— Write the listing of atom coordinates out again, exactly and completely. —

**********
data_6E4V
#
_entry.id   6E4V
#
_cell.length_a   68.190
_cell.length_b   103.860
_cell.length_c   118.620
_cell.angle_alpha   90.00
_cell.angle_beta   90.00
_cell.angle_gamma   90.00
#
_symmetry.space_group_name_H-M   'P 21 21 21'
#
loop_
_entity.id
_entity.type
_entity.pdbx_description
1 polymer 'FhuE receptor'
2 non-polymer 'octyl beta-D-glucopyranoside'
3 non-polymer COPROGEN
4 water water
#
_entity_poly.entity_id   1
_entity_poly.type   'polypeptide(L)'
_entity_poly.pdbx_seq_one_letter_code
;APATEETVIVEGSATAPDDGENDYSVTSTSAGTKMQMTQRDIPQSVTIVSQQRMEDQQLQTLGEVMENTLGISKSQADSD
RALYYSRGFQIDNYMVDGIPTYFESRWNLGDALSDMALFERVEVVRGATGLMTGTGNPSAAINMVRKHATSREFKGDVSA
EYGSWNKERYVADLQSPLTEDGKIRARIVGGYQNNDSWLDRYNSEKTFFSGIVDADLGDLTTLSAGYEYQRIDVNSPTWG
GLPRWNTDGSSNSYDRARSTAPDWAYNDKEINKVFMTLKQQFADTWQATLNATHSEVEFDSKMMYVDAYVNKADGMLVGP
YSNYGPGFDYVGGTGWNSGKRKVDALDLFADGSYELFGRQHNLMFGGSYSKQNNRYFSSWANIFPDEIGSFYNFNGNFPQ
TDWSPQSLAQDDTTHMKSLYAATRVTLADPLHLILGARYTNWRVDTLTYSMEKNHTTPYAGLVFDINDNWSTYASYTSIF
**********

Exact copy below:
data_6E4V
#
_entry.id   6E4V
#
_cell.length_a   68.190
_cell.length_b   103.860
_cell.length_c   118.620
_cell.angle_alpha   90.00
_cell.angle_beta   90.00
_cell.angle_gamma   90.00
#
_symmetry.space_group_name_H-M   'P 21 21 21'
#
loop_
_entity.id
_entity.type
_entity.pdbx_description
1 polymer 'FhuE receptor'
2 non-polymer 'octyl beta-D-glucopyranoside'
3 non-polymer COPROGEN
4 water water
#
_entity_poly.entity_id   1
_entity_poly.type   'polypeptide(L)'
_entity_poly.pdbx_seq_one_letter_code
;APATEETVIVEGSATAPDDGENDYSVTSTSAGTKMQMTQRDIPQSVTIVSQQRMEDQQLQTLGEVMENTLGISKSQADSD
RALYYSRGFQIDNYMVDGIPTYFESRWNLGDALSDMALFERVEVVRGATGLMTGTGNPSAAINMVRKHATSREFKGDVSA
EYGSWNKERYVADLQSPLTEDGKIRARIVGGYQNNDSWLDRYNSEKTFFSGIVDADLGDLTTLSAGYEYQRIDVNSPTWG
GLPRWNTDGSSNSYDRARSTAPDWAYNDKEINKVFMTLKQQFADTWQATLNATHSEVEFDSKMMYVDAYVNKADGMLVGP
YSNYGPGFDYVGGTGWNSGKRKVDALDLFADGSYELFGRQHNLMFGGSYSKQNNRYFSSWANIFPDEIGSFYNFNGNFPQ
TDWSPQSLAQDDTTHMKSLYAATRVTLADPLHLILGARYTNWRVDTLTYSMEKNHTTPYAGLVFDINDNWSTYASYTSIF